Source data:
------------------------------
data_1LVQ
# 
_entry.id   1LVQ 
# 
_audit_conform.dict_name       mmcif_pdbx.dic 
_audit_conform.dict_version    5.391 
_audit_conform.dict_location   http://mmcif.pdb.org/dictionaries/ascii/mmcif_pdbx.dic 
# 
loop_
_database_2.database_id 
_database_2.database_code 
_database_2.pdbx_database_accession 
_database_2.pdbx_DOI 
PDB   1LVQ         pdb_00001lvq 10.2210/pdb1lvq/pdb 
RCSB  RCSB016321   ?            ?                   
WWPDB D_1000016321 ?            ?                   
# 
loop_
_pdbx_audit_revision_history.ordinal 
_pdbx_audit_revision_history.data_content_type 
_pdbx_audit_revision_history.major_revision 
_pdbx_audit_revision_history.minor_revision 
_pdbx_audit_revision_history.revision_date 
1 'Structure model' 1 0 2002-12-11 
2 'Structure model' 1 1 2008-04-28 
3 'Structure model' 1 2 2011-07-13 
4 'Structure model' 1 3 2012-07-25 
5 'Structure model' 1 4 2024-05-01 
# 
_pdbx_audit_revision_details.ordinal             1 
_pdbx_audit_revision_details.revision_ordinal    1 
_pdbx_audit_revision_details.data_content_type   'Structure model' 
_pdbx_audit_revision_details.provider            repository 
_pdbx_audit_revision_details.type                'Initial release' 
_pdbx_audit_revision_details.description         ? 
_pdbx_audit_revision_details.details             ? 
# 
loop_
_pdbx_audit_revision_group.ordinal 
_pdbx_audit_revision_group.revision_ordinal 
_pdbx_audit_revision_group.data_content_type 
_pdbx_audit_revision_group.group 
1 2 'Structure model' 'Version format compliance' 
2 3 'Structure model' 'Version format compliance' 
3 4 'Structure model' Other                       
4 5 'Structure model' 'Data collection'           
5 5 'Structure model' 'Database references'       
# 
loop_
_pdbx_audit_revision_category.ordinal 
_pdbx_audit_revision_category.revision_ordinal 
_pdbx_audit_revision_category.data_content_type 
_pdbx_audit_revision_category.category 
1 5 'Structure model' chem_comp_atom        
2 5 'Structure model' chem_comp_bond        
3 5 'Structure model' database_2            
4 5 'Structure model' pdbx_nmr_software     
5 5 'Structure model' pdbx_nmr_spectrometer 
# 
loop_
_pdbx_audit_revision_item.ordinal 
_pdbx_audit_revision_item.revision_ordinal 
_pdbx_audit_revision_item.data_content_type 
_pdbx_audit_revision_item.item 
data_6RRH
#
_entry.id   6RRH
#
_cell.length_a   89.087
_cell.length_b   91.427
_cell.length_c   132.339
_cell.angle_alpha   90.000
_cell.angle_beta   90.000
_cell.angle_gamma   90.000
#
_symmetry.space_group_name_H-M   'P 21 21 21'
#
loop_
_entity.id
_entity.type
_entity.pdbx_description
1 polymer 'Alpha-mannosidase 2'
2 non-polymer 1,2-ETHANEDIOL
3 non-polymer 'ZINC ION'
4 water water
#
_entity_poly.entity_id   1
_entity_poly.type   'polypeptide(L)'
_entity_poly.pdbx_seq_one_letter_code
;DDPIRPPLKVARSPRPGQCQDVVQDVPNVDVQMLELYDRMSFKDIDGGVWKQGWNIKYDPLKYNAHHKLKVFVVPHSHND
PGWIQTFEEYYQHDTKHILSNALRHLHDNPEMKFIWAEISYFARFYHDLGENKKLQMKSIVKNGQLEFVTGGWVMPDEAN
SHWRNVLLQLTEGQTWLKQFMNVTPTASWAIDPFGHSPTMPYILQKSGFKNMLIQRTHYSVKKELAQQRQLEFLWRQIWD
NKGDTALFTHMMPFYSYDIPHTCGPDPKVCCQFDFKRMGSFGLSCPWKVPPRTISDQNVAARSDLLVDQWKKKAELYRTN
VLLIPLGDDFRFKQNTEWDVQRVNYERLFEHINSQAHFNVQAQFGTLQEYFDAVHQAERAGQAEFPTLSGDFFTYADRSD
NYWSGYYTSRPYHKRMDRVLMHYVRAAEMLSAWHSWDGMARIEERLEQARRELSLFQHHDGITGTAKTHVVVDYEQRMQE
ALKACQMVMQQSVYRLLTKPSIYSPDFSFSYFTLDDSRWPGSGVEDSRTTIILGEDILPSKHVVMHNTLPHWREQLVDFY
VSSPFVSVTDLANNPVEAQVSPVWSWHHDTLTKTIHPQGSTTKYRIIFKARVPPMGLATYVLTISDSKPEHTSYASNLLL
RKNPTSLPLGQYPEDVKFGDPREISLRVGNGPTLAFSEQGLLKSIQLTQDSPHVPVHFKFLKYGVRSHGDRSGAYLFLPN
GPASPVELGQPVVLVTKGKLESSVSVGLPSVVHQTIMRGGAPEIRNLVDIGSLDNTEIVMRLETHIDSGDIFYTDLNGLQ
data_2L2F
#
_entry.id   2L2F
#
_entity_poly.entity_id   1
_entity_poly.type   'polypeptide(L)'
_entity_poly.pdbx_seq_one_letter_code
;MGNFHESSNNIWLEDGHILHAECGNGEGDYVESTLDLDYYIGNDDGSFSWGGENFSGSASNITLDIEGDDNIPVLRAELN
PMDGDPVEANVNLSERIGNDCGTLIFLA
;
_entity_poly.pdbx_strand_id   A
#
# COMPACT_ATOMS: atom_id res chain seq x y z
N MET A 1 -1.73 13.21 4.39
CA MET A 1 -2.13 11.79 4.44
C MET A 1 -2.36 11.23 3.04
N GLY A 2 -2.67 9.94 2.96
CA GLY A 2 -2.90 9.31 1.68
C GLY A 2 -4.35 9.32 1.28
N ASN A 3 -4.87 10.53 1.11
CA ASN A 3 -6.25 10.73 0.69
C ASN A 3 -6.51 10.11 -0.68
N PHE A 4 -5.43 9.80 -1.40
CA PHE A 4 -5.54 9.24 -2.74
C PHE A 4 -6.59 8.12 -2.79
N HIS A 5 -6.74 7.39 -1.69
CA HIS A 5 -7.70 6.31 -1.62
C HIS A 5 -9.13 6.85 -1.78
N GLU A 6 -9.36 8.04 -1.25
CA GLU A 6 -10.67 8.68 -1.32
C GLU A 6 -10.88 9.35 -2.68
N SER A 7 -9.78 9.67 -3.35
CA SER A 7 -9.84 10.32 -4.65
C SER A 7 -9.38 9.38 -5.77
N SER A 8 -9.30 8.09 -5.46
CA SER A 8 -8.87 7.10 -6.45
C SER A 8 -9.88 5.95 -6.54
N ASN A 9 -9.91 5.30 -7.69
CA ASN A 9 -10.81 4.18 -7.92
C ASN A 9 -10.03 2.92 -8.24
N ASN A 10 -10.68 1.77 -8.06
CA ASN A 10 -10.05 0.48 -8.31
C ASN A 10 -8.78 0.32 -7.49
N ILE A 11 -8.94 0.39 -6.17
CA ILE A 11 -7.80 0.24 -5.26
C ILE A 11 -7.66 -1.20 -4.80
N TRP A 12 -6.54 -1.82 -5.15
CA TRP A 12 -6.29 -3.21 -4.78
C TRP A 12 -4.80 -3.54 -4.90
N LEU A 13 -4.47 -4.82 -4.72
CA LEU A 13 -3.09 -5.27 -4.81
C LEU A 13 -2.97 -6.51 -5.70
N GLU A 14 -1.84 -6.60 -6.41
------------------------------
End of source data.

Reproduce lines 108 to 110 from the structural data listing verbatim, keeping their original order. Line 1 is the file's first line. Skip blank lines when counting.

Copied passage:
PMDGDPVEANVNLSERIGNDCGTLIFLA
;
_entity_poly.pdbx_strand_id   A